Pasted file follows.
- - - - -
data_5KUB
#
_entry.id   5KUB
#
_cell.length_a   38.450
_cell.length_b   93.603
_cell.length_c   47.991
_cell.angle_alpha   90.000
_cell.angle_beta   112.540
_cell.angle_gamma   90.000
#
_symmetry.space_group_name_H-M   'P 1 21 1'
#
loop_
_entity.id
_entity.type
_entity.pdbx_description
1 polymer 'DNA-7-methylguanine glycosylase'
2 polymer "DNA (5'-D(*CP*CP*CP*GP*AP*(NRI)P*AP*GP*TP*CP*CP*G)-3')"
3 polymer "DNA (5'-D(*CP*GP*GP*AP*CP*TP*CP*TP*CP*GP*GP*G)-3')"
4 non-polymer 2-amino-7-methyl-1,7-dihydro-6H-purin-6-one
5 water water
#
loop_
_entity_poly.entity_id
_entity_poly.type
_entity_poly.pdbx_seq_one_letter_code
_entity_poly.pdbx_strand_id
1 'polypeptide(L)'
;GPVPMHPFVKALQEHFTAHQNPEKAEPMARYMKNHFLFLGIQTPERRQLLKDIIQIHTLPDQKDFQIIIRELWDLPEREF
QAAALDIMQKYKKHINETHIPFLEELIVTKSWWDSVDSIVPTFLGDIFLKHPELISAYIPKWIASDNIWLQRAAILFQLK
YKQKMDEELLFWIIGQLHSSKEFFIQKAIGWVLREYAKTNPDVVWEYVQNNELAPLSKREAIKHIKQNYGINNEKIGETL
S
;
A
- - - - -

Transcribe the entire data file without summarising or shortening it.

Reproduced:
data_5KUB
#
_entry.id   5KUB
#
_cell.length_a   38.450
_cell.length_b   93.603
_cell.length_c   47.991
_cell.angle_alpha   90.000
_cell.angle_beta   112.540
_cell.angle_gamma   90.000
#
_symmetry.space_group_name_H-M   'P 1 21 1'
#
loop_
_entity.id
_entity.type
_entity.pdbx_description
1 polymer 'DNA-7-methylguanine glycosylase'
2 polymer "DNA (5'-D(*CP*CP*CP*GP*AP*(NRI)P*AP*GP*TP*CP*CP*G)-3')"
3 polymer "DNA (5'-D(*CP*GP*GP*AP*CP*TP*CP*TP*CP*GP*GP*G)-3')"
4 non-polymer 2-amino-7-methyl-1,7-dihydro-6H-purin-6-one
5 water water
#
loop_
_entity_poly.entity_id
_entity_poly.type
_entity_poly.pdbx_seq_one_letter_code
_entity_poly.pdbx_strand_id
1 'polypeptide(L)'
;GPVPMHPFVKALQEHFTAHQNPEKAEPMARYMKNHFLFLGIQTPERRQLLKDIIQIHTLPDQKDFQIIIRELWDLPEREF
QAAALDIMQKYKKHINETHIPFLEELIVTKSWWDSVDSIVPTFLGDIFLKHPELISAYIPKWIASDNIWLQRAAILFQLK
YKQKMDEELLFWIIGQLHSSKEFFIQKAIGWVLREYAKTNPDVVWEYVQNNELAPLSKREAIKHIKQNYGINNEKIGETL
S
;
A